I successfully defended by doctoral dissertation on March 3, 2017. Advised by Edward A. McCord, my committee included Gregg Brazinsky, Shawn McHale, Bruce Dickson, and Justin Jacobs.

Titled “Xinjiang’s 100,000: State-led Urban-to-Rural Population Resettlement in Socialist China,” my dissertation explores state-led, urban-to-rural population resettlement in socialist China. In particular, my dissertation concerns the efforts to move huge numbers of young people in the early and mid-1960s.

While the “up to the mountains, down to the villages” movement, which sent-down millions of Red Guards in an effort to defuse the Cultural Revolution after 1968, is well-known in China and the West, comparatively little has been written about the pre-1966 peacetime transfers of urban Chinese youth to the countryside.

To correct this imbalance, my dissertation focuses on one of the most extreme examples of state-led, urban-to-rural resettlement in Chinese history: the moving of more than 100,000 young people from Eastern China to Xinjiang. Tracing the campaign from its inception in 1962 to its demise in 1966, I also follow the campaign’s participants into the early 1980s, when, after enduring the Cultural Revolution, they made impassioned pleas to return home.

Using the Xinjiang program as a case study, I argue that the Chinese state sought to transform the landscape of frontier China and the cityscapes of urban China through urban-to-rural population resettlement programs; later, it used the campaign to transform the minds and bodies of 100,000 young people. This agenda, however, was undone by the tumult of Chinese politics in the late 1960s, 1970s, and 1980s and by the resistance of the campaign participants themselves.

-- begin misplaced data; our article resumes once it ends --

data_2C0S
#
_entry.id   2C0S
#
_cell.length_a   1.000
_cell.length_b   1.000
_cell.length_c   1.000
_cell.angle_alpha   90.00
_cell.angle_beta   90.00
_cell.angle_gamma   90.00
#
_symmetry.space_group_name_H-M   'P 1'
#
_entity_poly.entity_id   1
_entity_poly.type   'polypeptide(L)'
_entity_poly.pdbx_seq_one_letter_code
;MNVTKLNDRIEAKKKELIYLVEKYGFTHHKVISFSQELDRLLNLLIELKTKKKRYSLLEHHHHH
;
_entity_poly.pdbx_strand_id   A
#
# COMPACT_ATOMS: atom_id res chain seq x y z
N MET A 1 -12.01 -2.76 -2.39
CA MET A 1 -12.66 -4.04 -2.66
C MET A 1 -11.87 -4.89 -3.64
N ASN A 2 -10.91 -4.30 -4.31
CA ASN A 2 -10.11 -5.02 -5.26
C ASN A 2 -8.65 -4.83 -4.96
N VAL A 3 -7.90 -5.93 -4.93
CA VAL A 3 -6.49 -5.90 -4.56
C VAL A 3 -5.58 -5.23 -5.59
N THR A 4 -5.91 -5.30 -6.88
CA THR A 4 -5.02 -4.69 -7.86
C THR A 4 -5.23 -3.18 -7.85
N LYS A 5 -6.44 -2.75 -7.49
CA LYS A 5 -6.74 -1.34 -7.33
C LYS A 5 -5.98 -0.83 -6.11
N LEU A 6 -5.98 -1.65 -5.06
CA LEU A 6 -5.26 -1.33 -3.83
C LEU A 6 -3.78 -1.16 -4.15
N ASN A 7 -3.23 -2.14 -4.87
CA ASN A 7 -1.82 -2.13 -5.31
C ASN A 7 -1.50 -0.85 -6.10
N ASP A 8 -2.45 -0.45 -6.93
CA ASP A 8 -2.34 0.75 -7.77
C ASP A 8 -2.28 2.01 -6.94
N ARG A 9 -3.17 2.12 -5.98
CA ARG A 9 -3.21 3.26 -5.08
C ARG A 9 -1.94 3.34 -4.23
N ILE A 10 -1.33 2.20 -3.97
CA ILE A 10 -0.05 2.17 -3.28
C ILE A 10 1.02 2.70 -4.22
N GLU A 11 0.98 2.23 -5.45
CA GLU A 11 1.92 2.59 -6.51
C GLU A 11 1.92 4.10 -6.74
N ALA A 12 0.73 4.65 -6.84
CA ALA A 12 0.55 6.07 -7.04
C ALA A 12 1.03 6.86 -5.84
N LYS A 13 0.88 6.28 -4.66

Though the population resettlement campaign was ultimately shortlived (lasting only several years) and the numbers of people relocated were small (relative to Cultural Revolution-era rustication), Chinese leaders had earlier envisioned it lasting indefinitely into the future and anticipated that ever greater numbes of urban youth would leave home each year for China’s countryside and frontier areas. Population resettlement in socialist China was thus part of a larger transformative agenda which aimed to radically reshape society, politics, economy, and environment.

My research is based on materials from over 20 archives in China as well as documents from several other archives in the former Soviet Union, the United States, and Europe. Other documents purchased from the “gray” market in the PRC, materials included in “neibu” (internal circulation) collections, and a plethora of memoirs supplement my archival findings.

Header image: the front cover of a colorized pictorial celebrating China’s urban youth in the countryside, probably published in the late 1960s or early 1970s.